LOUISVILLE (WHAS11) -- Thanks to many of our viewers, we've learned there are some Kentuckiana natives that either were or still are in Las Vegas.

From a southern Indiana nurse called into action to help save victims to a local country music singer looking for a weekend getaway.

This is a time many will never forget.

"It was about a three-hour long ordeal of people just constantly coming in," Dean Harris tells WHAS11.

When thousands ran away from the mass shooting on the Las Vegas Strip, Clark County, Ind. native Dean Harris had no idea Monday would be one of the biggest nights of his life.

"Eventually, we were running out of beds. At one point, I saw somebody bring in a couple of victims in the back of his pickup truck," Harris said.

Dean Harris is a traveling nurse based at a hospital in Nevada. He is a Kentuckiana native who described how he and other hospital staff responded to help the victims of the mass shooting at the Las Vegas strip. 

Harris is a travel nurse, stationed at University Medical Center in Vegas, working in the trauma center. He says the hospital was inundated with hundreds of victims.

"Myself, some other nurses, and a doctor were out there throwing gauze and tape on people and cutting off clothes just trying to figure out where the wound was, how bad it was, and where they needed to go," Harris said.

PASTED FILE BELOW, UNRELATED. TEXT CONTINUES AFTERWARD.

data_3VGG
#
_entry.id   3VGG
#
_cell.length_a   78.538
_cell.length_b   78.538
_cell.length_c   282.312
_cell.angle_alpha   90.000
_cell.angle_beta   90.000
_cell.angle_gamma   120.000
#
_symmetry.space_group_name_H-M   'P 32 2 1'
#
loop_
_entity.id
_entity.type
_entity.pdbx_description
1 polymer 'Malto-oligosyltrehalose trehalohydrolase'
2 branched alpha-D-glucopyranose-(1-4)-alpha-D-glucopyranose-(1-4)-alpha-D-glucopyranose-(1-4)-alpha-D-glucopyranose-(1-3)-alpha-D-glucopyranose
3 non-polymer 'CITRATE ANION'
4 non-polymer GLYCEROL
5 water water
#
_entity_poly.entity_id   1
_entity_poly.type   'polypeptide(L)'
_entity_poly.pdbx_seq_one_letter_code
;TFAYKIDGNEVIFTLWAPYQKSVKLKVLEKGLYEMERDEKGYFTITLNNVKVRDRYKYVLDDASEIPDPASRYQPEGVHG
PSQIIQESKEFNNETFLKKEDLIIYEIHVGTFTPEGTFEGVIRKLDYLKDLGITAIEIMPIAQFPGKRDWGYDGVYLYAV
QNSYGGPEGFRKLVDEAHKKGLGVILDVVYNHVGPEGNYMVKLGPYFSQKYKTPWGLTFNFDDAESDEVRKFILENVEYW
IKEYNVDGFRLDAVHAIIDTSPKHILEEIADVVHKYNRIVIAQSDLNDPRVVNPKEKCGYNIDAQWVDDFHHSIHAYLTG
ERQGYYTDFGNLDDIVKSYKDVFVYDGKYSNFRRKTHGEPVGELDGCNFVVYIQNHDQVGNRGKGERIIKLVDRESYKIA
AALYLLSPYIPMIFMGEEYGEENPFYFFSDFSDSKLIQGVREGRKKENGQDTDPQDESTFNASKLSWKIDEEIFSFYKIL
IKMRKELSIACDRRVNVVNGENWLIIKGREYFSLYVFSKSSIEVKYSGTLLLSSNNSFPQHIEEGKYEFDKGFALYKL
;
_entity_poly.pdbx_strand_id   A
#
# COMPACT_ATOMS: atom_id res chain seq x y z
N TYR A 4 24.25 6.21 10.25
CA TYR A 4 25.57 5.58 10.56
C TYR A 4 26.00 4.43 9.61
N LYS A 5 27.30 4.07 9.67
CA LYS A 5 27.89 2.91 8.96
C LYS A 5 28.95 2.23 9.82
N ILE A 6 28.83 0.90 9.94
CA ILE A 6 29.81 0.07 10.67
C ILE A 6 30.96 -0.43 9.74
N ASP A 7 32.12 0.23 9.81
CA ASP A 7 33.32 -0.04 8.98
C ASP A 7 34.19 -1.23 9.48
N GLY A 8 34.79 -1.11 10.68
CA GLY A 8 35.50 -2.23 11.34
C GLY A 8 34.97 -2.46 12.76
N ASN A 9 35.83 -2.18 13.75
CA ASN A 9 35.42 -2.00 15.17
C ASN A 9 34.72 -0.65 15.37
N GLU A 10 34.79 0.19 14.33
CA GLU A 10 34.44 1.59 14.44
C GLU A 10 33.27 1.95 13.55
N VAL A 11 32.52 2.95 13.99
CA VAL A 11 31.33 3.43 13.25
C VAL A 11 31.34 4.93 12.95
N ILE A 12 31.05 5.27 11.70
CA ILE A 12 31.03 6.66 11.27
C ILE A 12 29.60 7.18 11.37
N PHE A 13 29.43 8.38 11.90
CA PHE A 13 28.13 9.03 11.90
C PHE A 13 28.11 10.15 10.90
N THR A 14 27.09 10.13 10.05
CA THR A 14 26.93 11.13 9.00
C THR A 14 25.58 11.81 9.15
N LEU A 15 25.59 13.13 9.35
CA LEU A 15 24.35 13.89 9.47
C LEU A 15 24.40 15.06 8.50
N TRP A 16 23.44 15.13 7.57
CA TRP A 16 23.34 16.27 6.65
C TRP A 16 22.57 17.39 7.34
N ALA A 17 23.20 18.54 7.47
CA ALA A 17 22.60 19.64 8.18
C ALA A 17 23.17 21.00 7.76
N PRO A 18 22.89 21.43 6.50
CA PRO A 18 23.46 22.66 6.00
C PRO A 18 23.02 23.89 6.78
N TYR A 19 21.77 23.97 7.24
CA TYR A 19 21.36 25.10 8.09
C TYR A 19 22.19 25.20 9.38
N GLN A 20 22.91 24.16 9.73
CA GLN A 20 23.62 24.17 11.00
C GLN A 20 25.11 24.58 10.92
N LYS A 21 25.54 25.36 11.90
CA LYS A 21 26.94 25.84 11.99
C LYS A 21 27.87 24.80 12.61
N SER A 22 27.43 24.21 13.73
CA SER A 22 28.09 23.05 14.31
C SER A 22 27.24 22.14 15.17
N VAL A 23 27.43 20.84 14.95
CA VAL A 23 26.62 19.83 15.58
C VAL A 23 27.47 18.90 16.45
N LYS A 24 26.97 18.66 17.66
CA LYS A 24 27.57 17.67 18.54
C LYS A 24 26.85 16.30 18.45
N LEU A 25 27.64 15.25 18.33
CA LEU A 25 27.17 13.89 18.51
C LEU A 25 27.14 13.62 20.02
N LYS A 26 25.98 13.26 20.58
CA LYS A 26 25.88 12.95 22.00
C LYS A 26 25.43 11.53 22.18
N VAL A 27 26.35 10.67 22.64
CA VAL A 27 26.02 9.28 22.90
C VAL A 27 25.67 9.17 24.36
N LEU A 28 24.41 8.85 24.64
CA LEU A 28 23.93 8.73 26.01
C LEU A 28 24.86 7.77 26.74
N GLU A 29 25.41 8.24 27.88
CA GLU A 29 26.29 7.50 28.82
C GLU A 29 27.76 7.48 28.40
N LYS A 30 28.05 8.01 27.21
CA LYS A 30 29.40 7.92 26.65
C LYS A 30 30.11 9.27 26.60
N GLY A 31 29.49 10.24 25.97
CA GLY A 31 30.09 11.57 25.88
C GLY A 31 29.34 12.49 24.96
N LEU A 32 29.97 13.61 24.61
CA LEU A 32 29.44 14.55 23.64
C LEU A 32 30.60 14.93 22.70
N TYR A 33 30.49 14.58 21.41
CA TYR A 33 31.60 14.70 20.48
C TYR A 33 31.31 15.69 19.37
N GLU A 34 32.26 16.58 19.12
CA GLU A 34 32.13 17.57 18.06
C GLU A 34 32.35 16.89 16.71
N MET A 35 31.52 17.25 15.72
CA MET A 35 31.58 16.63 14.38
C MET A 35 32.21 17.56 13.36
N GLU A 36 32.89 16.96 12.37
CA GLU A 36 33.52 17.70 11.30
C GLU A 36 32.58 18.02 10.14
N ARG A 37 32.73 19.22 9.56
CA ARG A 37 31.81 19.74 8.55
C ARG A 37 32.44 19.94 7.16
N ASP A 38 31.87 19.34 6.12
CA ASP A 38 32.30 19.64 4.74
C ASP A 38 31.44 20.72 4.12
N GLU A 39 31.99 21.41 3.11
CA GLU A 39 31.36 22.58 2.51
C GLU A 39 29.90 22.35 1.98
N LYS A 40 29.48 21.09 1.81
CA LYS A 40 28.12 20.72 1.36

"This show was held in a parking lot right outside Mandalay Bay and from my picture you could see the stage but it was just in a fenced in parking lot so when things are fenced in..where do you go? It's hard to climb the fence, you've got 22 thousand people trampling over you," says J.D Shelburne.

<p>Kentucky native and country musician JD Shelbourne</p>

The Taylorsville, Ky. native and Country singer left Vegas just hours ahead of the chaos. He says he's beyond shaken to hear that the shooting happened while Jason Aldean was on stage since Shelburne also performs at outdoor festivals.

"The video is just horrifying and to know that, that can happen anywhere, it just blows my mind that the world is in this kind of shape," Shelburne states.

For Harris, this is his calling and he says he was in the right place at the right time.

"There's no place I would have rather been. I got into this profession to help people and to save lives, and I'm thankful that I was able to be there and I was able to help."

Harris is actually gearing up for his Monday night shift. He will again be in the trauma center. Shelburne is safe with his wife in Nashville.